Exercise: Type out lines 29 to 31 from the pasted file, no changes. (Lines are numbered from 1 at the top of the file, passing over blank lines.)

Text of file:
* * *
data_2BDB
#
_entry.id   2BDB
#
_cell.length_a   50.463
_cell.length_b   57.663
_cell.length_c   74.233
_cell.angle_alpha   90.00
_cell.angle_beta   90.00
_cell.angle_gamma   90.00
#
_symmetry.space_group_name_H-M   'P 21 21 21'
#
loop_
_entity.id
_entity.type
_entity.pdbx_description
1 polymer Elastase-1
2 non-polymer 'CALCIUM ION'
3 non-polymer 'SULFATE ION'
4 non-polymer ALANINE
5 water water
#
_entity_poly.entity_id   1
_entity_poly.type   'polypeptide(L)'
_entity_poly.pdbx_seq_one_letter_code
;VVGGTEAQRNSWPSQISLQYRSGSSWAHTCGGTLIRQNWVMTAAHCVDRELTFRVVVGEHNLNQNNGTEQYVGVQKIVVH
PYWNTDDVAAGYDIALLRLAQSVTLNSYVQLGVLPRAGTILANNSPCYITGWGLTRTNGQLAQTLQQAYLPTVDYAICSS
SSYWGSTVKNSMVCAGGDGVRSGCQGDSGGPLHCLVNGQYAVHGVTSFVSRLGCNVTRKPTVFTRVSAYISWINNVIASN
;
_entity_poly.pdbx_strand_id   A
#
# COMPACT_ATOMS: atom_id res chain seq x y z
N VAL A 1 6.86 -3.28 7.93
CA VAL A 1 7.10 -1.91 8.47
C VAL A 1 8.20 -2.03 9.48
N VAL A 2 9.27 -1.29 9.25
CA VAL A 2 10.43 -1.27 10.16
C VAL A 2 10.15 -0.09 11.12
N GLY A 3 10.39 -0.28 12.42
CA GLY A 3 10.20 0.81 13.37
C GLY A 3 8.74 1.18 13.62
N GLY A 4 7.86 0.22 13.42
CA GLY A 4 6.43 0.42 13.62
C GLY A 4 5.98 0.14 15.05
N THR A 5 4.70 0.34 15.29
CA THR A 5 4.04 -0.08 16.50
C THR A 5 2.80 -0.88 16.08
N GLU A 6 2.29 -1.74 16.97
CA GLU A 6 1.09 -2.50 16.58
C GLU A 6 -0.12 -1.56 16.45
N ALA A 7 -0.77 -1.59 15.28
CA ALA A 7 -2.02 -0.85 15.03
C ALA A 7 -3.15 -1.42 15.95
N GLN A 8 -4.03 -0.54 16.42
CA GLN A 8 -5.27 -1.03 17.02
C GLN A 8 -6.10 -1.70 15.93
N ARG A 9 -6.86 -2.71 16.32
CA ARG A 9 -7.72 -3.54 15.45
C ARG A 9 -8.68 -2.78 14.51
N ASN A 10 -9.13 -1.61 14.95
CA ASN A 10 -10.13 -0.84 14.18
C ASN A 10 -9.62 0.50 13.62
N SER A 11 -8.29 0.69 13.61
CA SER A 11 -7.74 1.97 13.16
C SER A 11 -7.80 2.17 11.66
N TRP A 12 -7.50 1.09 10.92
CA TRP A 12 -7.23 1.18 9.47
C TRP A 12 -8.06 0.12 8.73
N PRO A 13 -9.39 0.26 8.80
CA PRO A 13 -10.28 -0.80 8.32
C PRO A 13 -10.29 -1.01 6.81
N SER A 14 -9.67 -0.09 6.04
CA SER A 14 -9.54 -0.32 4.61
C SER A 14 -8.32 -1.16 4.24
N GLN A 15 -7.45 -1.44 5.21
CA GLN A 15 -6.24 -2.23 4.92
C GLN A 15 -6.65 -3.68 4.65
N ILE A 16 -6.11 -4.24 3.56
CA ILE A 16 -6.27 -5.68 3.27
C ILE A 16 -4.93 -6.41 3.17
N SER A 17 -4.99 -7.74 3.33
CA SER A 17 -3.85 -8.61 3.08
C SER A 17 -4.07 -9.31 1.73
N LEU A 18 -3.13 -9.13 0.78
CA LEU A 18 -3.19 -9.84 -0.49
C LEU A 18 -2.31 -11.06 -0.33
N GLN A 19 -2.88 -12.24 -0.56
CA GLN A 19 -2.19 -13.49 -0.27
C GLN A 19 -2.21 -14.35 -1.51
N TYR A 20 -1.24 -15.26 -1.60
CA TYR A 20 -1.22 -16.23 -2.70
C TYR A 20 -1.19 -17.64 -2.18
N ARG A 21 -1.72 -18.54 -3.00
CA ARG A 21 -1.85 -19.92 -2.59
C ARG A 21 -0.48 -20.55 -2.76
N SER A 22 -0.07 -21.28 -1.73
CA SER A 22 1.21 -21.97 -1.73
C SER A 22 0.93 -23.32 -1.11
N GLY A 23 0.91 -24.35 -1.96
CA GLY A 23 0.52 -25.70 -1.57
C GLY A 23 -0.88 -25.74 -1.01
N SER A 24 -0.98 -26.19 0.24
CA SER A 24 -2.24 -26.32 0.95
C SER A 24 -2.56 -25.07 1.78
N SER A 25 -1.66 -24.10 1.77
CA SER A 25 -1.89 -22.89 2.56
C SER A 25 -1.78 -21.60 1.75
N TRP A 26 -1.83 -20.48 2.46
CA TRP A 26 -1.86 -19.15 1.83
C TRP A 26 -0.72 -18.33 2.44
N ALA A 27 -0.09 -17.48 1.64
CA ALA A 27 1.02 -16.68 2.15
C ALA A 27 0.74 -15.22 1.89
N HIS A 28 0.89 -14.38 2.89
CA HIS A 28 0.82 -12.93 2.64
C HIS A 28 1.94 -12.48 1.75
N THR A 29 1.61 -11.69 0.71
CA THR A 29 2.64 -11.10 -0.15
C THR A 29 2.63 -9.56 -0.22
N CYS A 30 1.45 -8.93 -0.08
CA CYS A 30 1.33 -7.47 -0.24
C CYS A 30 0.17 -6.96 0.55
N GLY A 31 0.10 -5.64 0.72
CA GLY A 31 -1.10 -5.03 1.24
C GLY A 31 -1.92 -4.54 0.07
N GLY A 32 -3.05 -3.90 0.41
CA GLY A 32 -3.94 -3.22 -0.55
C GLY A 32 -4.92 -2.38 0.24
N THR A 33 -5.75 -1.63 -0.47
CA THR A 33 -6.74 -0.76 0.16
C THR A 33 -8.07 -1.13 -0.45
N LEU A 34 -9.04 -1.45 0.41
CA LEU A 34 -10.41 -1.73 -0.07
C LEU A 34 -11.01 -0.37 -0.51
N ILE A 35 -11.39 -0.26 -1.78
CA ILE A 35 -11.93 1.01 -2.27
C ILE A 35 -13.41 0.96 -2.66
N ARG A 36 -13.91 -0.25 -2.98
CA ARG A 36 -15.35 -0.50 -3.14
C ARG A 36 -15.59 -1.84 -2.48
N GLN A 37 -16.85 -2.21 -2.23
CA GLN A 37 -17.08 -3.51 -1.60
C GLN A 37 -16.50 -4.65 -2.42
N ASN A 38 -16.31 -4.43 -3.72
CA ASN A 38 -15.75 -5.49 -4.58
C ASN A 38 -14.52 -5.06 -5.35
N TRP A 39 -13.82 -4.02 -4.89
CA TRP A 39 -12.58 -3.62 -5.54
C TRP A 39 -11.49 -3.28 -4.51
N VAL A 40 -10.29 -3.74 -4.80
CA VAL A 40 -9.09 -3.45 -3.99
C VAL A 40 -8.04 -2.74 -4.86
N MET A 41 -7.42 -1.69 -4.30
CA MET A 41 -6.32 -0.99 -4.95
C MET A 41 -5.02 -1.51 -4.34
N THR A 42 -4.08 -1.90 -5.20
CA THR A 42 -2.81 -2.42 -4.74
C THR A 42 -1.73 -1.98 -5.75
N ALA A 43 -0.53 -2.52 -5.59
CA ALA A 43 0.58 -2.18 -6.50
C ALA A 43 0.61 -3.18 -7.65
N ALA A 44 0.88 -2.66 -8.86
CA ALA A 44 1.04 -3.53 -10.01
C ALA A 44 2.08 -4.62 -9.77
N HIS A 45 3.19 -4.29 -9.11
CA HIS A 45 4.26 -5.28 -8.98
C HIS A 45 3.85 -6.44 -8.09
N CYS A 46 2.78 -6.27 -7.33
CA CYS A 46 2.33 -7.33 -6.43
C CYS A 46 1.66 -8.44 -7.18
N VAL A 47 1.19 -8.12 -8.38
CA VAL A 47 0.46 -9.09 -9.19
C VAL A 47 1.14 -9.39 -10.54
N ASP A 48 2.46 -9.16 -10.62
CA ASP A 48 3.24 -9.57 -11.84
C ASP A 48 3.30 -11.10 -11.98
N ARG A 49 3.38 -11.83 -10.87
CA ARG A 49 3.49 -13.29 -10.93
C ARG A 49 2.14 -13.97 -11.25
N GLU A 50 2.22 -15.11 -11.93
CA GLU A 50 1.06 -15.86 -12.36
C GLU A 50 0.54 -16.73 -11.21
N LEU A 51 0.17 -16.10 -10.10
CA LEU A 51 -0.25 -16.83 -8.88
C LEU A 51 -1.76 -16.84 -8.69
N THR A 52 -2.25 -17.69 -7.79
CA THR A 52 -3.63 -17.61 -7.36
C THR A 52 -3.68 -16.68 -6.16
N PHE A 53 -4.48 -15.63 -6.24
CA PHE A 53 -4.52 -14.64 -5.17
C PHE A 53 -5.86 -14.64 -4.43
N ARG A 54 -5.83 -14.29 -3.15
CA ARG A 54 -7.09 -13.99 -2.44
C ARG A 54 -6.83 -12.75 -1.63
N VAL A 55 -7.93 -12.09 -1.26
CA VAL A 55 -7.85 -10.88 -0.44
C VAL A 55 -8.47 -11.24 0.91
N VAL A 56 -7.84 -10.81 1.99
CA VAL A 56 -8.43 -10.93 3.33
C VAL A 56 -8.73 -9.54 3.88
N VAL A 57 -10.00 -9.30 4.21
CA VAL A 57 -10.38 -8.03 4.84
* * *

SSYWGSTVKNSMVCAGGDGVRSGCQGDSGGPLHCLVNGQYAVHGVTSFVSRLGCNVTRKPTVFTRVSAYISWINNVIASN
;
_entity_poly.pdbx_strand_id   A